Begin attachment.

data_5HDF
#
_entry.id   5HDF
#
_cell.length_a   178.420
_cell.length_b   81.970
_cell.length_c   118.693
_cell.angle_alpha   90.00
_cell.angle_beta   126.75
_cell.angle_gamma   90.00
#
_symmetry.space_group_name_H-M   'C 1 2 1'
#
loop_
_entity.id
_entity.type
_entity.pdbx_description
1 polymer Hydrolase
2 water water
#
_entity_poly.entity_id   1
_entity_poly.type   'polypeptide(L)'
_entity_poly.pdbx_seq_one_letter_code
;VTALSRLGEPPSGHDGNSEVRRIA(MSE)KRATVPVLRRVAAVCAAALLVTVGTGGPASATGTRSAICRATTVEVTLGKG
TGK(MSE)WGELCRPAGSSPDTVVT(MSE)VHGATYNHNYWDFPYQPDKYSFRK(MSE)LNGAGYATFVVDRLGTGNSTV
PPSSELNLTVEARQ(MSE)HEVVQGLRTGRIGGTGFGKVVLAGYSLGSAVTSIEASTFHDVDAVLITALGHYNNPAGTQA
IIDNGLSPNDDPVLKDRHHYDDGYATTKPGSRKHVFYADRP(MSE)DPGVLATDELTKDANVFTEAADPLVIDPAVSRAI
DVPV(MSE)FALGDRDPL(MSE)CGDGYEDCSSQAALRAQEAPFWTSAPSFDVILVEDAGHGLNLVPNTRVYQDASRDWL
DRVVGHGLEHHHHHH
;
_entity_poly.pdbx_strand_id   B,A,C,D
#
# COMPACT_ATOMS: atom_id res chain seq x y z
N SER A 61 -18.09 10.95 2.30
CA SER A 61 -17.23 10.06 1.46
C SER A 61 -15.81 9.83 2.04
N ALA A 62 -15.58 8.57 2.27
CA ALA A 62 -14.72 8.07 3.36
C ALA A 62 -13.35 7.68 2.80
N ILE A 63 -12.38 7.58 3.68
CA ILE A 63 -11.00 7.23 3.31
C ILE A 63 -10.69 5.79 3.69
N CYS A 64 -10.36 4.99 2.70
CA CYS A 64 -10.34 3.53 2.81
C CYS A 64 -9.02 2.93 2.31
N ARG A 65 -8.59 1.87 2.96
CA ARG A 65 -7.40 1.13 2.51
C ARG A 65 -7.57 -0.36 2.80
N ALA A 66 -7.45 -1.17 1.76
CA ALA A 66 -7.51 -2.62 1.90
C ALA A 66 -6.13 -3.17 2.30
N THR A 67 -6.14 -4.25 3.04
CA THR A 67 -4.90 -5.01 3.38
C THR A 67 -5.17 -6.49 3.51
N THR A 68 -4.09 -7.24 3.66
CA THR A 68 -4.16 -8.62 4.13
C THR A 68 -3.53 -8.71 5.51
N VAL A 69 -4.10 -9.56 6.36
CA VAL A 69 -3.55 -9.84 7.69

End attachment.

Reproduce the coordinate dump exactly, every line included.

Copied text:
data_5HDF
#
_entry.id   5HDF
#
_cell.length_a   178.420
_cell.length_b   81.970
_cell.length_c   118.693
_cell.angle_alpha   90.00
_cell.angle_beta   126.75
_cell.angle_gamma   90.00
#
_symmetry.space_group_name_H-M   'C 1 2 1'
#
loop_
_entity.id
_entity.type
_entity.pdbx_description
1 polymer Hydrolase
2 water water
#
_entity_poly.entity_id   1
_entity_poly.type   'polypeptide(L)'
_entity_poly.pdbx_seq_one_letter_code
;VTALSRLGEPPSGHDGNSEVRRIA(MSE)KRATVPVLRRVAAVCAAALLVTVGTGGPASATGTRSAICRATTVEVTLGKG
TGK(MSE)WGELCRPAGSSPDTVVT(MSE)VHGATYNHNYWDFPYQPDKYSFRK(MSE)LNGAGYATFVVDRLGTGNSTV
PPSSELNLTVEARQ(MSE)HEVVQGLRTGRIGGTGFGKVVLAGYSLGSAVTSIEASTFHDVDAVLITALGHYNNPAGTQA
IIDNGLSPNDDPVLKDRHHYDDGYATTKPGSRKHVFYADRP(MSE)DPGVLATDELTKDANVFTEAADPLVIDPAVSRAI
DVPV(MSE)FALGDRDPL(MSE)CGDGYEDCSSQAALRAQEAPFWTSAPSFDVILVEDAGHGLNLVPNTRVYQDASRDWL
DRVVGHGLEHHHHHH
;
_entity_poly.pdbx_strand_id   B,A,C,D
#
# COMPACT_ATOMS: atom_id res chain seq x y z
N SER A 61 -18.09 10.95 2.30
CA SER A 61 -17.23 10.06 1.46
C SER A 61 -15.81 9.83 2.04
N ALA A 62 -15.58 8.57 2.27
CA ALA A 62 -14.72 8.07 3.36
C ALA A 62 -13.35 7.68 2.80
N ILE A 63 -12.38 7.58 3.68
CA ILE A 63 -11.00 7.23 3.31
C ILE A 63 -10.69 5.79 3.69
N CYS A 64 -10.36 4.99 2.70
CA CYS A 64 -10.34 3.53 2.81
C CYS A 64 -9.02 2.93 2.31
N ARG A 65 -8.59 1.87 2.96
CA ARG A 65 -7.40 1.13 2.51
C ARG A 65 -7.57 -0.36 2.80
N ALA A 66 -7.45 -1.17 1.76
CA ALA A 66 -7.51 -2.62 1.90
C ALA A 66 -6.13 -3.17 2.30
N THR A 67 -6.14 -4.25 3.04
CA THR A 67 -4.90 -5.01 3.38
C THR A 67 -5.17 -6.49 3.51
N THR A 68 -4.09 -7.24 3.66
CA THR A 68 -4.16 -8.62 4.13
C THR A 68 -3.53 -8.71 5.51
N VAL A 69 -4.10 -9.56 6.36
CA VAL A 69 -3.55 -9.84 7.69